Position Paper for W3C Workshop on
Rule Languages for Interoperability

Ryusuke Masuoka, Zhexuan Song, Sung Lee, Yannis Labrou

Fujitsu Laboratories of America, Inc.

1. Introduction

We are conducting research and development on pervasive computing, grid computing and enterprise software development based on the Semantic Web technologies. Task Computing (TC) is a user-oriented framework that lets end-users accomplish complex tasks in environments rich with applications, devices, and services. Task Computing provides many ways for users to interact with these ubiquitous environments and applies the Semantic Web technologies, such as OWL and OWL-S as its core enablers. Also in grid computing and enterprise software development projects, we strive to let end-users to accomplish complex tasks using services by utilizing OWL and OWL-S extensively.

Initially we did not have to resort much to rules, but as we proceed to add higher functionalities, it has become clear that the rules would play a major role and that the rules have to be shared. In this position paper, we list present and future requirements and use cases of rules in terms as concrete as possible. Some of them may be implemented without resorting to rules, but we tried to make the list as inclusive as possible.

2. Requirements

Here we list the requirements for rule languages. They will be linked in the next use cases section.

As for [R-3], it should be possible to provide user interface to let end-users create rules basically in all of our applications. Logics and its expression or syntaxes can be somewhat (but, not too much) complex as long as the user interface is easy and reasonable and the results of rule applications are expectable for the users.

3. Use Cases

3.1 Service Compositions in Pervasive Environment

Unlike Web Services on the public Internet where the services are accessible from anywhere, service compositions of service instances are less useful in pervasive environments. In pervasive environments, the services (which are provided often from devices) are accessible only within a sub-network in many cases.

In order to enable meaningful service compositions even in pervasive environments, it is necessary to specify each service in the composition by some kind of rules, which the end-user can create on his/her own.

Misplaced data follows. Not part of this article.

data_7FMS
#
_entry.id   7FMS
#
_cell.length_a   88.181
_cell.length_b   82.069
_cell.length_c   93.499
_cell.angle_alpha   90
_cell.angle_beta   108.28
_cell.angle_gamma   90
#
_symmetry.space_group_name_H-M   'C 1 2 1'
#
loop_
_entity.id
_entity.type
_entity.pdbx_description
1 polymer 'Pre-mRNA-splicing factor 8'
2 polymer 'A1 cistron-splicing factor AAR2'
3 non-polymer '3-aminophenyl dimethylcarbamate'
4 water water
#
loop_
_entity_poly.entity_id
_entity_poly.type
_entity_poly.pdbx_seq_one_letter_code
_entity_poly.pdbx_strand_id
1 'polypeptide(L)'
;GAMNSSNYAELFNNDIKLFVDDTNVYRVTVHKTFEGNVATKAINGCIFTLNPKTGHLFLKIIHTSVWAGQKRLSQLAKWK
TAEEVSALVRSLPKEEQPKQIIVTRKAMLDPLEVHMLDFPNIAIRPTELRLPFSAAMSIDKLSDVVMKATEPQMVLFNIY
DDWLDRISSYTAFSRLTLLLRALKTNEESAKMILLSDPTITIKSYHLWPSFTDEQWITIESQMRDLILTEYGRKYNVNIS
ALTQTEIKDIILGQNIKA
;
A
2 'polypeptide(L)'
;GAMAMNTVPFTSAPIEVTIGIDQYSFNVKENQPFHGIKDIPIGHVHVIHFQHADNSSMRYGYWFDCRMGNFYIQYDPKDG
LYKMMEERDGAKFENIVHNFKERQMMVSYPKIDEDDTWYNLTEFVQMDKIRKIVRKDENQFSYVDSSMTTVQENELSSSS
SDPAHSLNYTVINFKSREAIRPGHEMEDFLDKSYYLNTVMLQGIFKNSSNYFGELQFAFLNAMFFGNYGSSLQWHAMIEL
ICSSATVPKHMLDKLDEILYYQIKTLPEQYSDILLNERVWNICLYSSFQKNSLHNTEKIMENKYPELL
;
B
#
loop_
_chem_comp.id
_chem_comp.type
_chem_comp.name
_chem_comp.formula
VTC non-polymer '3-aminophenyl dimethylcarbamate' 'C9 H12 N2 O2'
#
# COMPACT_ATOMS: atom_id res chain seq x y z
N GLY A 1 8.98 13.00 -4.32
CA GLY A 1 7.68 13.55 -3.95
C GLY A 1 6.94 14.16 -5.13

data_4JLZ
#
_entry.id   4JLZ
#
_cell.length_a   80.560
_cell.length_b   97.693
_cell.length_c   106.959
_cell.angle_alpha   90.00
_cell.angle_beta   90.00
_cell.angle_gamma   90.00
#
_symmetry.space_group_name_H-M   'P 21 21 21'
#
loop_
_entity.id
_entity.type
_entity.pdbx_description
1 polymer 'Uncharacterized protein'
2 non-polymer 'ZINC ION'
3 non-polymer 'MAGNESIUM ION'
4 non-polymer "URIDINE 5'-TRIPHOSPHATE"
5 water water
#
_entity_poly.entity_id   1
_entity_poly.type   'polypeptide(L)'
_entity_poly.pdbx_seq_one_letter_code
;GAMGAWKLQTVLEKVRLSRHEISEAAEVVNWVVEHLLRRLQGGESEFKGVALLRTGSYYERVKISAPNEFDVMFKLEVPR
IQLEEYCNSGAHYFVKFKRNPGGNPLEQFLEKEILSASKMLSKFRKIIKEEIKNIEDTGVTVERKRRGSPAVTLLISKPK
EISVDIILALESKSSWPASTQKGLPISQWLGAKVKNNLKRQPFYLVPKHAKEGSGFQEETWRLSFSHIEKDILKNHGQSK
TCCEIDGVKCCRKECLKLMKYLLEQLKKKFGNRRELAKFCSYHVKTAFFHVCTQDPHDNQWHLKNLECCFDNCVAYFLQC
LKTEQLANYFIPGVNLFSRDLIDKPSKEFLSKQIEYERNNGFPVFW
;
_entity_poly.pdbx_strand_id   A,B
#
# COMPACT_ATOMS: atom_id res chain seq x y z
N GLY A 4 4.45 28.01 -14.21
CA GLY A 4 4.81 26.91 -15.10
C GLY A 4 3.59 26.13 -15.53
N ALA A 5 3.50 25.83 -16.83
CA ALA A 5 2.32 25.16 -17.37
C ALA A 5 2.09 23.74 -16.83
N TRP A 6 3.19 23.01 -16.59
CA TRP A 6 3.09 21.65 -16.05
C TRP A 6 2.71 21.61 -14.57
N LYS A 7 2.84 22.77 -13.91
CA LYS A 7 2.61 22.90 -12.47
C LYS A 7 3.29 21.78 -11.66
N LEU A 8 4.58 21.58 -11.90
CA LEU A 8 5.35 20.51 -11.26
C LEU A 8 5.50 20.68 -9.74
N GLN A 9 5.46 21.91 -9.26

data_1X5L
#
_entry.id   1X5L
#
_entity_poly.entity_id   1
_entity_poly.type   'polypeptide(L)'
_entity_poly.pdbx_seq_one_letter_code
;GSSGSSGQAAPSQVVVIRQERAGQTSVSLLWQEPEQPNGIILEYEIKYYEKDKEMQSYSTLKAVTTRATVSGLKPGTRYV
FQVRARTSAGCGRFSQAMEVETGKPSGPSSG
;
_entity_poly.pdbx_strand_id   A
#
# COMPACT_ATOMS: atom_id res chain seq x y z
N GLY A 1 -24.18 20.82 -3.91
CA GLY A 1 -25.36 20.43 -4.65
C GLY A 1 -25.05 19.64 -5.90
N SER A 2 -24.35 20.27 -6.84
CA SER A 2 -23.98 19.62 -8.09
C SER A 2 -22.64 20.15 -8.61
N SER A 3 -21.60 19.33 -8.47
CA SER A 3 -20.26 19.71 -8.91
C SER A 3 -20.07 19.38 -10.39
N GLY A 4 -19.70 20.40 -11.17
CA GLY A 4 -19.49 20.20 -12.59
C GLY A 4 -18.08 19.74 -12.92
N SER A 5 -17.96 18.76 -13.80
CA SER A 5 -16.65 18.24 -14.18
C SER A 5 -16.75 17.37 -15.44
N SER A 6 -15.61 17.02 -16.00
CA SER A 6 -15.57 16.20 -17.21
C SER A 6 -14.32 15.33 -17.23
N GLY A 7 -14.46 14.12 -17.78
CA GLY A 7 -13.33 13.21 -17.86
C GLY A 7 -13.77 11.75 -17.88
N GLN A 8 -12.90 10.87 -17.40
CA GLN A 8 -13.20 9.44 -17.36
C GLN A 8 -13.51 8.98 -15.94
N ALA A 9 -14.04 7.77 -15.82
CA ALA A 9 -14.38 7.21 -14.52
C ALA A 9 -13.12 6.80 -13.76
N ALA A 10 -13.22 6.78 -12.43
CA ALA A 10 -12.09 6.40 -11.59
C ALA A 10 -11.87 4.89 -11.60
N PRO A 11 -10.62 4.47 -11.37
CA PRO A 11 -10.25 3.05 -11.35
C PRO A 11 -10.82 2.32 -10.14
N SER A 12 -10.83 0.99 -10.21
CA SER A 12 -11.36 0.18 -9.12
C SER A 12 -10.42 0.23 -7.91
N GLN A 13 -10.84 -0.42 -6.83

For example, one can compose and execute a service composition in Task Computing from two services, "My File" and "View on Projector". "My File" on your computer lets you select a file from your computer and expose it. "View on Projector" on the network shows on the projector the file given to it and let the user control the presentation. Combining them into a composition and executing it, the user can do a presentation without connecting the VGA cable to the projector.

Saving the service composition (in OWL-S) of those service instances is useful only as long as the user is on the same sub-network. But as soon as the user leaves the sub-network, the service composition becomes useless if the sub-network is inaccessible from the outside (for example, if it is behind a proxy). Even if the similar projector services is available in some other place, the service composition becomes non-executable.

But if the user can save the service composition, "Do the Presentation", something like the following set of conditions for the two consecutive services, it can be used in other environments.

[Condition 1:]
A service which is local and has File output with the name, "My File"
[Condition 2:]
A service which is of a projector service type with resolution more than XGA and it is within 10 meter from the user's current position.